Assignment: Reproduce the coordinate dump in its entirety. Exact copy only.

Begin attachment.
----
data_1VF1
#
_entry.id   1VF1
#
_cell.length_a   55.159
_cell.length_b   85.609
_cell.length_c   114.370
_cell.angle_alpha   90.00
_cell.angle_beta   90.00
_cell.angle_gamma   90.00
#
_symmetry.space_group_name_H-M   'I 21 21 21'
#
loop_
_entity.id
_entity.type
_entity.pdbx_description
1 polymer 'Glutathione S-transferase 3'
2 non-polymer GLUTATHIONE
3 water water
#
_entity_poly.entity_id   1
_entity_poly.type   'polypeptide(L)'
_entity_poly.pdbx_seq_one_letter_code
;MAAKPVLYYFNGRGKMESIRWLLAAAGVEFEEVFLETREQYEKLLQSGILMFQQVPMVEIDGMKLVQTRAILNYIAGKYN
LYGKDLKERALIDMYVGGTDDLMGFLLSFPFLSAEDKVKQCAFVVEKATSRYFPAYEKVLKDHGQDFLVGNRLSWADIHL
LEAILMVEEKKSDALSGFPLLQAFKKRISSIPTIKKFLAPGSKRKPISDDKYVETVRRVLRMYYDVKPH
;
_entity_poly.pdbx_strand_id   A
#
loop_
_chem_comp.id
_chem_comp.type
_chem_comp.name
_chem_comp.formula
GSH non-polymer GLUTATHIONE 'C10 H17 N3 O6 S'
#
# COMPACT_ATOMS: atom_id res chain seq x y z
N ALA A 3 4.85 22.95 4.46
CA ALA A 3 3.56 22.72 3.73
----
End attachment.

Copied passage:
data_1VF1
#
_entry.id   1VF1
#
_cell.length_a   55.159
_cell.length_b   85.609
_cell.length_c   114.370
_cell.angle_alpha   90.00
_cell.angle_beta   90.00
_cell.angle_gamma   90.00
#
_symmetry.space_group_name_H-M   'I 21 21 21'
#
loop_
_entity.id
_entity.type
_entity.pdbx_description
1 polymer 'Glutathione S-transferase 3'
2 non-polymer GLUTATHIONE
3 water water
#
_entity_poly.entity_id   1
_entity_poly.type   'polypeptide(L)'
_entity_poly.pdbx_seq_one_letter_code
;MAAKPVLYYFNGRGKMESIRWLLAAAGVEFEEVFLETREQYEKLLQSGILMFQQVPMVEIDGMKLVQTRAILNYIAGKYN
LYGKDLKERALIDMYVGGTDDLMGFLLSFPFLSAEDKVKQCAFVVEKATSRYFPAYEKVLKDHGQDFLVGNRLSWADIHL
LEAILMVEEKKSDALSGFPLLQAFKKRISSIPTIKKFLAPGSKRKPISDDKYVETVRRVLRMYYDVKPH
;
_entity_poly.pdbx_strand_id   A
#
loop_
_chem_comp.id
_chem_comp.type
_chem_comp.name
_chem_comp.formula
GSH non-polymer GLUTATHIONE 'C10 H17 N3 O6 S'
#
# COMPACT_ATOMS: atom_id res chain seq x y z
N ALA A 3 4.85 22.95 4.46
CA ALA A 3 3.56 22.72 3.73